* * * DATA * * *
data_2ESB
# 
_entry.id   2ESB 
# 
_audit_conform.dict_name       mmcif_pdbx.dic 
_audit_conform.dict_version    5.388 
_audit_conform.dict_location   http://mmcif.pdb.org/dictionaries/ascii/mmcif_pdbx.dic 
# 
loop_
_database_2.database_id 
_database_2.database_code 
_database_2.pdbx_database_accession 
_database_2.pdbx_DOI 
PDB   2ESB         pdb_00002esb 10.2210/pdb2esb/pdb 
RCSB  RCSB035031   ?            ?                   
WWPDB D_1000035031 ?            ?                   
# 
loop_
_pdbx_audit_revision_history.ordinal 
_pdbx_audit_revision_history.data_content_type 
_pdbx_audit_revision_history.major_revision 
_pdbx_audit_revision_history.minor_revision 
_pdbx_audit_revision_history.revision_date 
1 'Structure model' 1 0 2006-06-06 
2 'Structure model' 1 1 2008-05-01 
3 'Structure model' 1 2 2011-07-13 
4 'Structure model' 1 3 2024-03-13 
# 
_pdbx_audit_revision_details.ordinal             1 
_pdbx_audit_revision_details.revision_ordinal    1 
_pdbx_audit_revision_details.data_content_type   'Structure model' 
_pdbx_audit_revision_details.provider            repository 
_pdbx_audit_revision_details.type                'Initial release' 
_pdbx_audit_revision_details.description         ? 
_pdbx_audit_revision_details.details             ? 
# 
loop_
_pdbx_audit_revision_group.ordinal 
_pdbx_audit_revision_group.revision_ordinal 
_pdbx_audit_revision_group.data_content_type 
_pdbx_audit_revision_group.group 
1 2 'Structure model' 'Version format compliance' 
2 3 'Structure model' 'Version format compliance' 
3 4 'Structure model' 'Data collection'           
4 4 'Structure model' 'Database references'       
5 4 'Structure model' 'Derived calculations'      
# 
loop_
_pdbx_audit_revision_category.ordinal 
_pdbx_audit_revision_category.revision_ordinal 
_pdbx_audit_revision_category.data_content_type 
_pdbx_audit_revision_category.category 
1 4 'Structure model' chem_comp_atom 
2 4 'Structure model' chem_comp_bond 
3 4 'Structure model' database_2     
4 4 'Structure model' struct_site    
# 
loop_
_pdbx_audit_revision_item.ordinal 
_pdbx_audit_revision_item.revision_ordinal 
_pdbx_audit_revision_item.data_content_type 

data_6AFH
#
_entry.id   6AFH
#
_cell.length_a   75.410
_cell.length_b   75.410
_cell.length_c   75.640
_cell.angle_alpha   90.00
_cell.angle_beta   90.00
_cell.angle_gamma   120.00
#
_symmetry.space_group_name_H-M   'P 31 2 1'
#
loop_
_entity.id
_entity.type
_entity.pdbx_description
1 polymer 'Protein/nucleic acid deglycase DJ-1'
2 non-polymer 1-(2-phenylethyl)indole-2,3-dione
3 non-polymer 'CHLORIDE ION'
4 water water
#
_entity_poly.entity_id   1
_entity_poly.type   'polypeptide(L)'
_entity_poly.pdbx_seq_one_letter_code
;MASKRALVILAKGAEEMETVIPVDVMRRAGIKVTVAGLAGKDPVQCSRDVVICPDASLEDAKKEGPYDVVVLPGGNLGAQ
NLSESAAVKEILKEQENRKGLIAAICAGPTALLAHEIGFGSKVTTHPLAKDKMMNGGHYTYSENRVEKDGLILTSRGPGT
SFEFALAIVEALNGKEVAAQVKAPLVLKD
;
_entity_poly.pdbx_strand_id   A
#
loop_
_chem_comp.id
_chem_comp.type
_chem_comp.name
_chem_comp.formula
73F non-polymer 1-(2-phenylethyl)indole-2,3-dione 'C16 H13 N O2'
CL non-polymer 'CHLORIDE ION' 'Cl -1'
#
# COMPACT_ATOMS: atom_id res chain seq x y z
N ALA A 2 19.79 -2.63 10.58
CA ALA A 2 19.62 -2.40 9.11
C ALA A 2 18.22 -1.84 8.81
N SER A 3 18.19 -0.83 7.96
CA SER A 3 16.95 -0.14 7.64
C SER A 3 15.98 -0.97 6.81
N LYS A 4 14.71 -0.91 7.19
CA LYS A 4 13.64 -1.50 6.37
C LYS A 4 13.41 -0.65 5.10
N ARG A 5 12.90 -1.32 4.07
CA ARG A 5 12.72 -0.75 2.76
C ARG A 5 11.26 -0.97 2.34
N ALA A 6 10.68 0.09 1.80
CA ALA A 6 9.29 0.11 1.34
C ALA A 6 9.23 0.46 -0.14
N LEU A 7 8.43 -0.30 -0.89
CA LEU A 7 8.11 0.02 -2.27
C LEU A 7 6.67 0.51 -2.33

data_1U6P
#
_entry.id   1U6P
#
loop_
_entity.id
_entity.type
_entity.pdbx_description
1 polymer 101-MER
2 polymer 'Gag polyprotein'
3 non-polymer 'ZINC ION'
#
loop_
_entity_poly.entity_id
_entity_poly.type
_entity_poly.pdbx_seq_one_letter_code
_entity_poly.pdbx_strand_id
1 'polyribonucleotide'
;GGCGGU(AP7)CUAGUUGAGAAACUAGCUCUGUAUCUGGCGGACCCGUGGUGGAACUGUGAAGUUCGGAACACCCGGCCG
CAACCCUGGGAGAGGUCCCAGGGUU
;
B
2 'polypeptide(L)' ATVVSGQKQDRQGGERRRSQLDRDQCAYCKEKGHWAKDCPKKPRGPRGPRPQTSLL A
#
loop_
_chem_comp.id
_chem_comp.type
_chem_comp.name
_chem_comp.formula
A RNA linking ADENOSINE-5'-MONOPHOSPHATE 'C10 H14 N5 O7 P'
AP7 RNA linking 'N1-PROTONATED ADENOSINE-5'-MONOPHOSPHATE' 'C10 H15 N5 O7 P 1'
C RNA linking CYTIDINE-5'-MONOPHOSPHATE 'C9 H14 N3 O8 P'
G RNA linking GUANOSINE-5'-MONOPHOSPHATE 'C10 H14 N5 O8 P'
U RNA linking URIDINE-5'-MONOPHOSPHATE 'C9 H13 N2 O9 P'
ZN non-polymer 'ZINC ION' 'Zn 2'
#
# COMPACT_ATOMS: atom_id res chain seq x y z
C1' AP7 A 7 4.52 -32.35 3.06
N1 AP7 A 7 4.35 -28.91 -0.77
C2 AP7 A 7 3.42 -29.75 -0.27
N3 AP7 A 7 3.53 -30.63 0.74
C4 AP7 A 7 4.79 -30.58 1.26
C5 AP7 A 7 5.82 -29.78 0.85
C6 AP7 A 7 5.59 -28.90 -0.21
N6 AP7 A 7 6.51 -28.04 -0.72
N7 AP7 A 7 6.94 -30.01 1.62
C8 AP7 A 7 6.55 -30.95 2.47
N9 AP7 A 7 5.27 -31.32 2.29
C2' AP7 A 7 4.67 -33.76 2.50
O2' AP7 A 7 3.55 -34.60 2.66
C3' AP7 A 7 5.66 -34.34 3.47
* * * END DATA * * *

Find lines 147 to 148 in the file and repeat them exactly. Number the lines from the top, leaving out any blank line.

_chem_comp.name
_chem_comp.formula